Functional Endoscopic Sinus Surgery (FESS)
Sinus surgery involves the removal of diseased sinus tissue with improvement in the natural drainage channels by the creation of a pathway for infected material to drain from the sinus cavities. Most of the ENT surgeons recommend the endoscopic sinus surgery wherever possible
Tympanoplasty, also called eardrum repair, refers to surgery performed to reconstruct a perforated tympanic membrane (eardrum) or the small bones of the middle ear. Eardrum perforation may result from chronic infection or, less commonly, from trauma to the eardrum.
A mastoidectomy is performed to remove infected mastoid air cells resulting from ear infections, such as mastoiditis or chronic otitis, or by inflammatory disease of the middle ear (cholesteatoma). The mastoid air cells are open spaces containing air that are located throughout the mastoid bone, the prominent bone located behind the ear that projects from the temporal bone of the skull.
A cochlear implant (CI) is a surgically implanted electronic device that provides a sense of sound to a person who is profoundly deaf or severely hard of hearing in both ears; as of 2014 they had been used experimentally in some people who had acquired deafness in one ear after learning how to speak. Cochlear implants bypass the normal hearing process; they have a microphone and some electronics that reside outside the skin, generally behind the ear, which transmits a signal to an array of electrodes placed in the cochlea, which stimulate the cochlear nerve.
A thyroidectomy is an operation that involves the surgical removal of all or part of the thyroid gland. Head and Neck or Endocrine Surgeons often perform a thyroidectomy when a patient has thyroid cancer or some other condition of the thyroid gland (such as hyperthyroidism) or goiter. Other indications for surgery include cosmetic (very enlarged thyroid), or symptomatic obstruction (causing difficulties in swallowing or breathing). Thyroidectomy is a common surgical procedure that has several potential complications or sequelae including: temporary or permanent change in voice, temporary or permanently low calcium, need for lifelong thyroid hormone replacement, bleeding, infection, and the remote possibility of airway obstruction due to bilateral vocal cord paralysis. Complications are uncommon when the procedure is performed by an experienced surgeon.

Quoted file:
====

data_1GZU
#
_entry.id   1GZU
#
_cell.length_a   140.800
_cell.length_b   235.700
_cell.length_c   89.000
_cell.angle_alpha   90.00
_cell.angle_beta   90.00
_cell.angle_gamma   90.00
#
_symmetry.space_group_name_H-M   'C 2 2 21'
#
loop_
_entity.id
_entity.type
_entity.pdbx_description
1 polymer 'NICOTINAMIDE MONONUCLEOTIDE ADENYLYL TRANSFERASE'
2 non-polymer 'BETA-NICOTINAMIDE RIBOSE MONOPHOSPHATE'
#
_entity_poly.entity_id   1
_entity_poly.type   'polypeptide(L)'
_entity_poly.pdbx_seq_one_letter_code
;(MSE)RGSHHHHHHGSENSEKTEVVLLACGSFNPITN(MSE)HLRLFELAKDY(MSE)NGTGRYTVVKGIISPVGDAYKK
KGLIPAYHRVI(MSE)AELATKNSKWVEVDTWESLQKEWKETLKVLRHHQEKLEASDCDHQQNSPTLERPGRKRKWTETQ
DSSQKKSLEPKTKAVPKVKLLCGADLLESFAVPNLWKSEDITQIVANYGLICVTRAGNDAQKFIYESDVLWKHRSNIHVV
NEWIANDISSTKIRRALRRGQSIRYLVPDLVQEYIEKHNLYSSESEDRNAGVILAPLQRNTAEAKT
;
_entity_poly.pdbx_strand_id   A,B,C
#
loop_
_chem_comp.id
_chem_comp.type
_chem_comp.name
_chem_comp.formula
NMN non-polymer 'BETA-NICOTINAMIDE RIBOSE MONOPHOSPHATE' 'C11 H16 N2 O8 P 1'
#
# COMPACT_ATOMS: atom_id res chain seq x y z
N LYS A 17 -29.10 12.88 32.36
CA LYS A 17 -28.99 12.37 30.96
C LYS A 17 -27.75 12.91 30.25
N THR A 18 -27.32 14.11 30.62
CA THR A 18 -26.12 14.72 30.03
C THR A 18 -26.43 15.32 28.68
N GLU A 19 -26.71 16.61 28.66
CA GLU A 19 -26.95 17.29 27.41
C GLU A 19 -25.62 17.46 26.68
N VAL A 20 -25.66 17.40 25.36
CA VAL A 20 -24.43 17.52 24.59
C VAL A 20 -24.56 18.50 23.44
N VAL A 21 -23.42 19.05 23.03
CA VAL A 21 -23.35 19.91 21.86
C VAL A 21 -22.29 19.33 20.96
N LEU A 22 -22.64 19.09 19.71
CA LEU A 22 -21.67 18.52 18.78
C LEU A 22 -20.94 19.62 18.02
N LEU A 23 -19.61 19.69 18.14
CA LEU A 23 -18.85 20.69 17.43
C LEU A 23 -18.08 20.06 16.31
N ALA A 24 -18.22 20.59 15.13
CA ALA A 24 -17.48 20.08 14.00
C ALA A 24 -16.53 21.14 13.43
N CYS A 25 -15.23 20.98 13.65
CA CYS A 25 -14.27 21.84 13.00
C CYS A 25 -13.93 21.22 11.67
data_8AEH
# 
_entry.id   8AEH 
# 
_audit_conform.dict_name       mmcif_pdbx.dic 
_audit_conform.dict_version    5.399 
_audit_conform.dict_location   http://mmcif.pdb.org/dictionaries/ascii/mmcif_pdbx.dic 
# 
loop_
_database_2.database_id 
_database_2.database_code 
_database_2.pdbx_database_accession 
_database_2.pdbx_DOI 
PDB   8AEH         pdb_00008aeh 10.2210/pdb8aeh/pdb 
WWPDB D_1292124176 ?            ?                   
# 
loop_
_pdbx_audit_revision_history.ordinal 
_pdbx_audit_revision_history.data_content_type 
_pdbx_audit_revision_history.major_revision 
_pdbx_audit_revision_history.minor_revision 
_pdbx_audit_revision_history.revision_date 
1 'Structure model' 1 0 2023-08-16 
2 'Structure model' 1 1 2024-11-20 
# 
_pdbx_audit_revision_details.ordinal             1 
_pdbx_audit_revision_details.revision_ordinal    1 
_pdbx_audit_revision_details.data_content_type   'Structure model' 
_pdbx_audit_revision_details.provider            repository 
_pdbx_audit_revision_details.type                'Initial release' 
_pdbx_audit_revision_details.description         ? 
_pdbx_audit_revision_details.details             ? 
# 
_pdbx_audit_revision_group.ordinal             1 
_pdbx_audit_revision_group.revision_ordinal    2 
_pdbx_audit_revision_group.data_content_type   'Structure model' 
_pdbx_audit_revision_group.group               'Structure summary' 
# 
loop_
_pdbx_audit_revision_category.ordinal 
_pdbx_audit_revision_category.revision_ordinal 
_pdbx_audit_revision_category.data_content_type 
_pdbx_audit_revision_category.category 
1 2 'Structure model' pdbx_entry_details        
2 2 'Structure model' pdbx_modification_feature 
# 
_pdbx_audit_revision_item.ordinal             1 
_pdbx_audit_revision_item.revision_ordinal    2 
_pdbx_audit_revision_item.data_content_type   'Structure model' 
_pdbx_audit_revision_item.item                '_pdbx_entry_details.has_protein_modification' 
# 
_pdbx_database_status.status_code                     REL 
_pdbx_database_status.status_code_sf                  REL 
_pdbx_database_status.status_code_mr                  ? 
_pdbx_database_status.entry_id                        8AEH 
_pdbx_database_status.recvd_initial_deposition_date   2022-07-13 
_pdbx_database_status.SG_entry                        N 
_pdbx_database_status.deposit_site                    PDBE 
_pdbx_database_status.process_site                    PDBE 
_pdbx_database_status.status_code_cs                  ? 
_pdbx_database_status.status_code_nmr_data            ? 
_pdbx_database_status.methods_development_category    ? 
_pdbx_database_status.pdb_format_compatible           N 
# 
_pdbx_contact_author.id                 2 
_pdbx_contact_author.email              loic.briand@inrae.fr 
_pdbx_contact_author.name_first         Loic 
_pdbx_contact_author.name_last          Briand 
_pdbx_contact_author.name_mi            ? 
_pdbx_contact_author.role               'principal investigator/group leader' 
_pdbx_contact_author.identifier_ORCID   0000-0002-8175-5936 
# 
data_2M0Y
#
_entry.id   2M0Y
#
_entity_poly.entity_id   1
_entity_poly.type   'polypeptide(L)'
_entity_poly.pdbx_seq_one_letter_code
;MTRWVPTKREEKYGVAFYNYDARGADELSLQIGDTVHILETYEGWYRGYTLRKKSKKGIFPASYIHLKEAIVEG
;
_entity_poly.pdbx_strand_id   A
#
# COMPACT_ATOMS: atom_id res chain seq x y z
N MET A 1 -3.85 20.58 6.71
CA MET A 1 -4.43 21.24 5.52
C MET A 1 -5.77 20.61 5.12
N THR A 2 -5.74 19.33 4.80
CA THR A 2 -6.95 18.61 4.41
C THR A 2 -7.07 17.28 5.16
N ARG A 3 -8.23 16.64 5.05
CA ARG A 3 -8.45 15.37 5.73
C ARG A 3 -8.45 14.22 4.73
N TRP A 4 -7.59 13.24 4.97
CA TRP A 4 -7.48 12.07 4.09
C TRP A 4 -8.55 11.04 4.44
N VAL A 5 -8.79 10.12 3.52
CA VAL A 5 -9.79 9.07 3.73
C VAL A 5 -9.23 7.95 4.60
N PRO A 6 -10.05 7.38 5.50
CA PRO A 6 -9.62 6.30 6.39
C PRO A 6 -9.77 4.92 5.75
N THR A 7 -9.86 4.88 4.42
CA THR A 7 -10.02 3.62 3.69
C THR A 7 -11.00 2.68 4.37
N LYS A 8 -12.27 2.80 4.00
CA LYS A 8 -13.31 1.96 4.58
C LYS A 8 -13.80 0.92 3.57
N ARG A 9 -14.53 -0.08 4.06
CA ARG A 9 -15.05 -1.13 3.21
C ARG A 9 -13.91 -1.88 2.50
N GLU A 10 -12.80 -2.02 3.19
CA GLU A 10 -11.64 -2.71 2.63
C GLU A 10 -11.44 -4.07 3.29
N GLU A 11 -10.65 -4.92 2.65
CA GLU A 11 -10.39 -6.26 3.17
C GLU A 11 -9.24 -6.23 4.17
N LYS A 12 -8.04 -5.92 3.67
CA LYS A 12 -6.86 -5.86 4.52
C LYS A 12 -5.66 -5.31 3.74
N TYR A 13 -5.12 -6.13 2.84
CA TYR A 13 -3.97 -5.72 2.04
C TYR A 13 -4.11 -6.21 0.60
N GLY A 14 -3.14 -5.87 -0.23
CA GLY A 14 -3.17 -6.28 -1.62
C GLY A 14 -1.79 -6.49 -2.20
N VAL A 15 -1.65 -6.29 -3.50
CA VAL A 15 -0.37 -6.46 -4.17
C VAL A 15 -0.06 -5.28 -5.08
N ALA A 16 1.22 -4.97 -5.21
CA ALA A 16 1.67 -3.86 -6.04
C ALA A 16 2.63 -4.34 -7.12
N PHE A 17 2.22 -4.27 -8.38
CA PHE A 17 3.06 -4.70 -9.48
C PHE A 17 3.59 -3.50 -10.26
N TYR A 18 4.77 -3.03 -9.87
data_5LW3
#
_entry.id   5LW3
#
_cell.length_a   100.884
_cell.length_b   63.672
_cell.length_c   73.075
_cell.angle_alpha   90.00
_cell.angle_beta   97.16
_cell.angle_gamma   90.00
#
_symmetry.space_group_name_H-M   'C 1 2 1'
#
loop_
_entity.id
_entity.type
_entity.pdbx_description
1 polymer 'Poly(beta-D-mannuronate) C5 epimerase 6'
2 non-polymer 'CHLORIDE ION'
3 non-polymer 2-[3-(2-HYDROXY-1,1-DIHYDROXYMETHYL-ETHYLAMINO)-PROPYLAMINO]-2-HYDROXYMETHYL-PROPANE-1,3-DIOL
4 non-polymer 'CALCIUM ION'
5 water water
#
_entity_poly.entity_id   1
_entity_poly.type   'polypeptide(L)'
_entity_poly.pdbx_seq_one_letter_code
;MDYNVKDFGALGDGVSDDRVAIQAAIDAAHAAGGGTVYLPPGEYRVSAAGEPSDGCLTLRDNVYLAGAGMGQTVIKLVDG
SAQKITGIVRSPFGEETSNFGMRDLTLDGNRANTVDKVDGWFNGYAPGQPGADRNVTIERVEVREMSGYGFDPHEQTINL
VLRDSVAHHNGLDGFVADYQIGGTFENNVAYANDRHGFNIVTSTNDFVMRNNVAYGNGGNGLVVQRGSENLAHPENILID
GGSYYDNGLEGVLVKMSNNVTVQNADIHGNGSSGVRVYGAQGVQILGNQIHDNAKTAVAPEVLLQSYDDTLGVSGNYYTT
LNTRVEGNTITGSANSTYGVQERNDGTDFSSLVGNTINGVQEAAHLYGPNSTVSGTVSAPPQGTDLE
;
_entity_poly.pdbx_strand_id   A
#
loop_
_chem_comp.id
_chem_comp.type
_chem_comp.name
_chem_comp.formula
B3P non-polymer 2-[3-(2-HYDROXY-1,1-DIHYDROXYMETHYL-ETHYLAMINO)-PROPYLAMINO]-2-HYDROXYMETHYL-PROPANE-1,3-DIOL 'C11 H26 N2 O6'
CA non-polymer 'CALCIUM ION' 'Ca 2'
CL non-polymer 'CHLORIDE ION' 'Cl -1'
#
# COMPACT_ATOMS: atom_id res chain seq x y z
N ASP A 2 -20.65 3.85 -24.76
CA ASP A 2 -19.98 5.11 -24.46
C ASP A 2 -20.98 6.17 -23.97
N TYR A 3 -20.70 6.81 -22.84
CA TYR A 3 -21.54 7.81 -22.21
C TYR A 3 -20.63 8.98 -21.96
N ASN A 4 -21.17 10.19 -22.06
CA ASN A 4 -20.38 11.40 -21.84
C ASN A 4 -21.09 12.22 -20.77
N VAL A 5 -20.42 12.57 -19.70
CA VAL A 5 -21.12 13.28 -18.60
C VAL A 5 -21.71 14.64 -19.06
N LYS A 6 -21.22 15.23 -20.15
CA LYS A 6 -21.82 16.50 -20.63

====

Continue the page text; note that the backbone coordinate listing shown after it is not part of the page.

Adenoidectomy is the surgical removal of the adenoids for reasons which include impaired breathing through the nose, chronic infections, or recurrent earaches. The surgery is less commonly performed in adults in whom adenoids are considered vestigial and purposeless. It is most often done on an outpatient basis under general anesthesia. Post-operative pain is generally minimal and reduced by icy or cold foods. The procedure can be combined with tonsillectomy if indicated and recovery time can range from several hours to two or three days (though as age increases so does recovery time).
Adenoidectomy is not often performed under one year of age as adenoid function is part of the body's immune system but its contribution to this decreases progressively beyond this age.
Septoplasty or alternatively submucous septal resection and septal reconstruction is a corrective surgical procedure done to straighten the nasal septum, the partition between the two nasal cavities. Ideally, the septum should run down the center of the nose. When it deviates into one of the cavities, it narrows that cavity and impedes airflow. Deviated nasal septum or “crooked” internal nose can occur at childbirth or as the result of an injury or other trauma. If the wall that functions as a separator of both sides of the nose is tilted towards one side at a degree greater than 50%, it might cause difficulty breathing. Often the inferior turbinate on the opposite side enlarges, which is termed compensatory hypertrophy. Deviations of the septum can lead to nasal obstruction. Most surgeries are completed in 60 minutes or less, while the recovery time could be up to several weeks. Septoplasty is sometimes done with rhinoplasty for cosmetic correction of the deformities of the external nasal framework.